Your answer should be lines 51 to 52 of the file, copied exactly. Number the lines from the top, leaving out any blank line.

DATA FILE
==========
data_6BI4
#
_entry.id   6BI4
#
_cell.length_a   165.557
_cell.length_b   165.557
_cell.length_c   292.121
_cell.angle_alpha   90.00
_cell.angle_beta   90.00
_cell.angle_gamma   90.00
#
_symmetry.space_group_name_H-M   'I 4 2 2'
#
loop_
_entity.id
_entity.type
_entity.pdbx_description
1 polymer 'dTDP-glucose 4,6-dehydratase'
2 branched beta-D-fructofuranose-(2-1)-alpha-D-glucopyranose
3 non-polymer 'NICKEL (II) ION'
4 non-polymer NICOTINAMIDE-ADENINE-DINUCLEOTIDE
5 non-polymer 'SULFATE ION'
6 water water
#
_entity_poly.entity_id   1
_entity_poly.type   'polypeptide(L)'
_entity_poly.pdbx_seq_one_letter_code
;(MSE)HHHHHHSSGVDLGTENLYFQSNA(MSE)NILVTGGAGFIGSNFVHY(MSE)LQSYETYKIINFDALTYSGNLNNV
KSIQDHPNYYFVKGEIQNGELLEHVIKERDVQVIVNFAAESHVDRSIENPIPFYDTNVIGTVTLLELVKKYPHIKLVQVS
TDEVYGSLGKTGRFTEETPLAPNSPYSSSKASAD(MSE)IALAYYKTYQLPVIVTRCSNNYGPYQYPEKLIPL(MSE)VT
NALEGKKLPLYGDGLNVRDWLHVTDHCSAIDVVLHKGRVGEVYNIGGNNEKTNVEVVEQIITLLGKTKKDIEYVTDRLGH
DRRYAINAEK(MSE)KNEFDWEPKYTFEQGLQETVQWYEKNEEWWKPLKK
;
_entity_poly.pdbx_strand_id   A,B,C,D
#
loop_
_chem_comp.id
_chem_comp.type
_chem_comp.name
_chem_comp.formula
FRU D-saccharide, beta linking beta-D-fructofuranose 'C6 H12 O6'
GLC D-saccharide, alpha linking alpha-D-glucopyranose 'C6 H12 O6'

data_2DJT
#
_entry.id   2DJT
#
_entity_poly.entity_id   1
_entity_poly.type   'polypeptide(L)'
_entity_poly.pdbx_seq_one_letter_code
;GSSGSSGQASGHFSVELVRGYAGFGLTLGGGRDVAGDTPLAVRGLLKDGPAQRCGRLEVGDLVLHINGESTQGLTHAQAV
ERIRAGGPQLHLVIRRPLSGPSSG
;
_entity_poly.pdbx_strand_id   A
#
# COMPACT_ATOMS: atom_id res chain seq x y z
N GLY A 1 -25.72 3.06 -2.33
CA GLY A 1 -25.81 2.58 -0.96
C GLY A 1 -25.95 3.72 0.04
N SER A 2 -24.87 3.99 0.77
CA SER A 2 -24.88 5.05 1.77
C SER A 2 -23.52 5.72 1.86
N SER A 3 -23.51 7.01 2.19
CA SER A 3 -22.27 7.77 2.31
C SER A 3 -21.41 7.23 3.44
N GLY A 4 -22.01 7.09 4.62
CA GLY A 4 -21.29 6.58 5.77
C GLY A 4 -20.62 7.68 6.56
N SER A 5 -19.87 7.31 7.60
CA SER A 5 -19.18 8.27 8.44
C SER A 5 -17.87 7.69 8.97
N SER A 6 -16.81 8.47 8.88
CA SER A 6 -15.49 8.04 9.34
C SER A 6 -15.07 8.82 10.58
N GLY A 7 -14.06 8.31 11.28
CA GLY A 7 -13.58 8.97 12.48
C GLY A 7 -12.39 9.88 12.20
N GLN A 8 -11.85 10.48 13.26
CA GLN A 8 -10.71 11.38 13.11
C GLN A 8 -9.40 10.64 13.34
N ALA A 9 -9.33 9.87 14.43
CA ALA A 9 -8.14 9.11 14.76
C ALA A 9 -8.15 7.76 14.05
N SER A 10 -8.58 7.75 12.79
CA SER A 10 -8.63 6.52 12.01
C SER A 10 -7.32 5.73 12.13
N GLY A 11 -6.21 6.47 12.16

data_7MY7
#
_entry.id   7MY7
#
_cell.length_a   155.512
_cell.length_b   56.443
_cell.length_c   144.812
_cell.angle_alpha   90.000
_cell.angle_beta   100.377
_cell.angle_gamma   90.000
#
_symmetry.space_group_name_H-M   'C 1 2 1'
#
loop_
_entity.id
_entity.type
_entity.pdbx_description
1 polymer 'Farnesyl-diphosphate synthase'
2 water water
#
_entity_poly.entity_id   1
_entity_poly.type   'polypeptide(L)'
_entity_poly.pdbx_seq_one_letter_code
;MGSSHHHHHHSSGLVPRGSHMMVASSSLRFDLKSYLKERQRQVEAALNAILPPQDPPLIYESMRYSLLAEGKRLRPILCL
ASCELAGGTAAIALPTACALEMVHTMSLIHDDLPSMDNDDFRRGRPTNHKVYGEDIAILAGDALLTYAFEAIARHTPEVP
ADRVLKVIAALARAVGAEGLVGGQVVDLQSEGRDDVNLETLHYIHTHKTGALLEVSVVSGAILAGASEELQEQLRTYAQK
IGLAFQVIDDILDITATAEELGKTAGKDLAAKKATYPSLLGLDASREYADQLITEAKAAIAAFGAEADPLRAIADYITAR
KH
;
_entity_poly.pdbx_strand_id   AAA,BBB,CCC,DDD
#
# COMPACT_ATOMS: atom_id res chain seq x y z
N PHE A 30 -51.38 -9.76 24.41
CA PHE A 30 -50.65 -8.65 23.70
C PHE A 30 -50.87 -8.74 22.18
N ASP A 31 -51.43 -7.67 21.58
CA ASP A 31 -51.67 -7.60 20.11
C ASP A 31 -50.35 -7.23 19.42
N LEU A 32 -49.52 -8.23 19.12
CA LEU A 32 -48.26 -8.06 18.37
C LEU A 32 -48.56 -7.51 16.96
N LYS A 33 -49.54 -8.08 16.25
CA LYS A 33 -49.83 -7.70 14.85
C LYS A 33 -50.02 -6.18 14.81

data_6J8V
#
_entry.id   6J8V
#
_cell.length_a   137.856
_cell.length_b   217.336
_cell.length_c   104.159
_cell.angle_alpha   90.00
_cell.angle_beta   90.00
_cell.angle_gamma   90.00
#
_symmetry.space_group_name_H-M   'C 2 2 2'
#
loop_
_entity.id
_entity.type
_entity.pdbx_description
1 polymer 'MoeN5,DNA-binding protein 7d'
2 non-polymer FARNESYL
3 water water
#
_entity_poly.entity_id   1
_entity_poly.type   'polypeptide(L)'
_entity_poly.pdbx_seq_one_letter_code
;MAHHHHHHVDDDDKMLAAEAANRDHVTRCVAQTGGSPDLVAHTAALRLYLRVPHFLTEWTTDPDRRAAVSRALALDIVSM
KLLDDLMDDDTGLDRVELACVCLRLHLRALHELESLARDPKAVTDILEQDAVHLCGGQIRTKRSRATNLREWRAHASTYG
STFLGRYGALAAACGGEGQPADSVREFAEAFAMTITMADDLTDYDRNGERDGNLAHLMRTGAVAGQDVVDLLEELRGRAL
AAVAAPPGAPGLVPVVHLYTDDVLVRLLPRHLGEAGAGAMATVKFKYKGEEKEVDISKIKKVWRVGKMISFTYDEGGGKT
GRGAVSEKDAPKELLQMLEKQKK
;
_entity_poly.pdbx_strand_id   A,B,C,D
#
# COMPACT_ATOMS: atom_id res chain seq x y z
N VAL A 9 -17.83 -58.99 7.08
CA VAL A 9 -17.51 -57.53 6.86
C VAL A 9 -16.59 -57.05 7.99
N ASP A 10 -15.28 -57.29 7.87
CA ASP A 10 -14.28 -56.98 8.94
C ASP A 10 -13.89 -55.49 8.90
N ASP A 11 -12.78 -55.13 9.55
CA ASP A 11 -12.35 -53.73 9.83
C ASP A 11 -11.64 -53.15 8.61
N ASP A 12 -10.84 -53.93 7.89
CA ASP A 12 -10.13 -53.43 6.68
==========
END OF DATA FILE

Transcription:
ERIRAGGPQLHLVIRRPLSGPSSG
;